Visiting Professor William Childs speaks on the role of images in ancient Greek art

By Hannah Kinzer

On Monday, Sept. 28, Archaeological Institute of America (AIA) Norton Lecturer William Childs gave a presentation, titled “The Meaning of Pictures in Early Greece,” on ancient Greek pottery. The lecture was given in the Wriston Art Center auditorium at 7:30 p.m., and it was open to all community members.

The lecture was sponsored by the Archaeological Institute of America and coordinated through the AIA Society of Appleton. The society works to research and preserve the world’s archaeological heritage, as well as to educate the public.

Professor of Anthropology Peter Peregrine, who is a contact for the AIA Society of Appleton, spoke before the lecture about the AIA. He noted the AIA’s recent work to preserve heritage sites in the Middle East and its role in bringing speakers to campus.

The lecturer, William Childs, is professor emeritus with the department of art and archaeology at Princeton University. His speech focused on the portrayal of myths, nature and everyday life in ancient Greek pottery. He stressed how nature is associated with the divine in ancient Greek art. He spoke about how narration developed as artists skillfully used tools to represent images with subtlety and variety.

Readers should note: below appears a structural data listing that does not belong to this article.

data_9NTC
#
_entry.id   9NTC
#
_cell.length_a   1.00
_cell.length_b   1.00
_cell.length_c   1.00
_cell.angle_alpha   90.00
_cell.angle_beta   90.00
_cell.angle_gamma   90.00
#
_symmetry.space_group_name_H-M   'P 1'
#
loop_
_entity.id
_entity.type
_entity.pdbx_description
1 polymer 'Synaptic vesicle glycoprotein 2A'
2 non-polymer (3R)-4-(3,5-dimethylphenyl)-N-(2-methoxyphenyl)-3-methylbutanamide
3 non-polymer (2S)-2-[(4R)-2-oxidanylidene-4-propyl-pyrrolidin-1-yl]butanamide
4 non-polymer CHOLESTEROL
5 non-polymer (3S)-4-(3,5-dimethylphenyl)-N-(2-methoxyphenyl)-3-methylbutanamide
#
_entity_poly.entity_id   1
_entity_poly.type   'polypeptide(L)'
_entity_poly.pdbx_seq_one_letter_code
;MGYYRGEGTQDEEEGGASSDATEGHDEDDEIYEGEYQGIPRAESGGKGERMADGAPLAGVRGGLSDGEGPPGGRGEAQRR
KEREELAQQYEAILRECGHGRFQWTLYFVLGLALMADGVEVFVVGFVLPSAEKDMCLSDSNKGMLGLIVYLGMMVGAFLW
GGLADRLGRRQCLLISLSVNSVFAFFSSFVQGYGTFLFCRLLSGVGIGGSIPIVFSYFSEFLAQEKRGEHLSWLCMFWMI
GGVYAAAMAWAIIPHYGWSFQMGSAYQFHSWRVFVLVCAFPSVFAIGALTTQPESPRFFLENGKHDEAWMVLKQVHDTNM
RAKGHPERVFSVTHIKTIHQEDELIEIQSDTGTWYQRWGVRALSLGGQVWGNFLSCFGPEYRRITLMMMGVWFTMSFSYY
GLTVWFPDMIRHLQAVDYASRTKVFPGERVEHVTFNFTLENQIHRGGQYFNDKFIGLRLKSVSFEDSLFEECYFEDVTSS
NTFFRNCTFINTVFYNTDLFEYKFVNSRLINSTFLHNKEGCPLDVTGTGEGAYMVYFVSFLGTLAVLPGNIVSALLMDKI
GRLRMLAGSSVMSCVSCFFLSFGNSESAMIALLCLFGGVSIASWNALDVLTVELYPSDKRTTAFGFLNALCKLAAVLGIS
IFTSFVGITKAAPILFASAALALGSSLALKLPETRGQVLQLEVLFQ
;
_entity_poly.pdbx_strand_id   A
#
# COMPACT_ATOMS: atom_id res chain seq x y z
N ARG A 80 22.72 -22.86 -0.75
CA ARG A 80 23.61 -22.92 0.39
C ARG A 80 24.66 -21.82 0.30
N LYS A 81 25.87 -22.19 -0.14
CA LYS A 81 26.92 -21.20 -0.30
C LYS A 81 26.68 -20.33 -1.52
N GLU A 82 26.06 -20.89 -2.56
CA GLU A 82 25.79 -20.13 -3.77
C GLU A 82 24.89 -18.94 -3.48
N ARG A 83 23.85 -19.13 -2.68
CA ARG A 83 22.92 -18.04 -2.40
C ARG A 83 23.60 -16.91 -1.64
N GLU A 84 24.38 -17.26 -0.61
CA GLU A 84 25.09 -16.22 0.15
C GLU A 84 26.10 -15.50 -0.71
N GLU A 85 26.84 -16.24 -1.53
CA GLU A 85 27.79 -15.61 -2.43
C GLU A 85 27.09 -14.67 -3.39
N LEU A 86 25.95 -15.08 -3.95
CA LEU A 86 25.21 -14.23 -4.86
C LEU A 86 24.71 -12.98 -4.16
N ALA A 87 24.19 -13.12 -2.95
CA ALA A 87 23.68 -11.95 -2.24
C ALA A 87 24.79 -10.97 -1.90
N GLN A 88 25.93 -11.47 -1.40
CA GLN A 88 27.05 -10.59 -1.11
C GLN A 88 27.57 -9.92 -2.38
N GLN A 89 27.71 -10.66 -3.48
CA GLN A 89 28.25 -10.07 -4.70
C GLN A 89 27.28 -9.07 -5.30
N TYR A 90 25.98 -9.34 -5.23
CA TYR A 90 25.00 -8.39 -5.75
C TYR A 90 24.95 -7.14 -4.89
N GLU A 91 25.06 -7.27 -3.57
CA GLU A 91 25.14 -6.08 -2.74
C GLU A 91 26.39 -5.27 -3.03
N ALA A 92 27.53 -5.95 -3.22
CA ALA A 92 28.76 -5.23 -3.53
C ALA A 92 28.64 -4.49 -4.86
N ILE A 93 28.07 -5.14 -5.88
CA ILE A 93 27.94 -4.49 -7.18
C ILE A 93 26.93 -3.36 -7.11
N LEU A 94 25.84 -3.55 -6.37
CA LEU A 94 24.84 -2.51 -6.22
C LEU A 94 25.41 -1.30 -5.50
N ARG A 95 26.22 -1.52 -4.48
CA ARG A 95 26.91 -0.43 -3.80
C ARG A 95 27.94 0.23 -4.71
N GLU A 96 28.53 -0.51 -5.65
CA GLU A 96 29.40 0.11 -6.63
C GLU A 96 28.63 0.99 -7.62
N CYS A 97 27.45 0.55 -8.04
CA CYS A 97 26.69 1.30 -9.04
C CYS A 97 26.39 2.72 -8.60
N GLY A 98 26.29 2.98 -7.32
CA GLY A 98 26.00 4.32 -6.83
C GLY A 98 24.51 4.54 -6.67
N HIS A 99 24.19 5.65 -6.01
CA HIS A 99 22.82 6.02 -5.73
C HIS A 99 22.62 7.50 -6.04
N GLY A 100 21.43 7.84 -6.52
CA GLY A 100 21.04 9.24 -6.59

In addition to ornamental representations of nature, images of heroic myths and death were evident in ancient Greek pottery. Assistant Professor of Classics Adriana Brook remarked, “[…] the fact that so many of these vases are showing scenes of burials is really interesting.”

She continued, “In fact, just in mythology today, we were talking about the Underworld and myths that are used to sort of help deal with the fear [of] confronting the unknown when we die. It was interesting to see the actual historical cultural representation of how people dealt with that in the ancient world to go along with those myths that we talked about today.”

The lecture combined interests in art, history and classical studies. Brook commented, “There are so few events on campus, in a campus that is just rustling with events, that are geared specifically towards students who are taking myth […] I felt that this was a really unique opportunity for the students who are taking that class, who might otherwise feel that there’s not necessarily a lot going on that directly intersects with their studies, and yet, here is this lecture […] a perfect way to take little bits and pieces that we’ve heard in class and apply them in a new context.”

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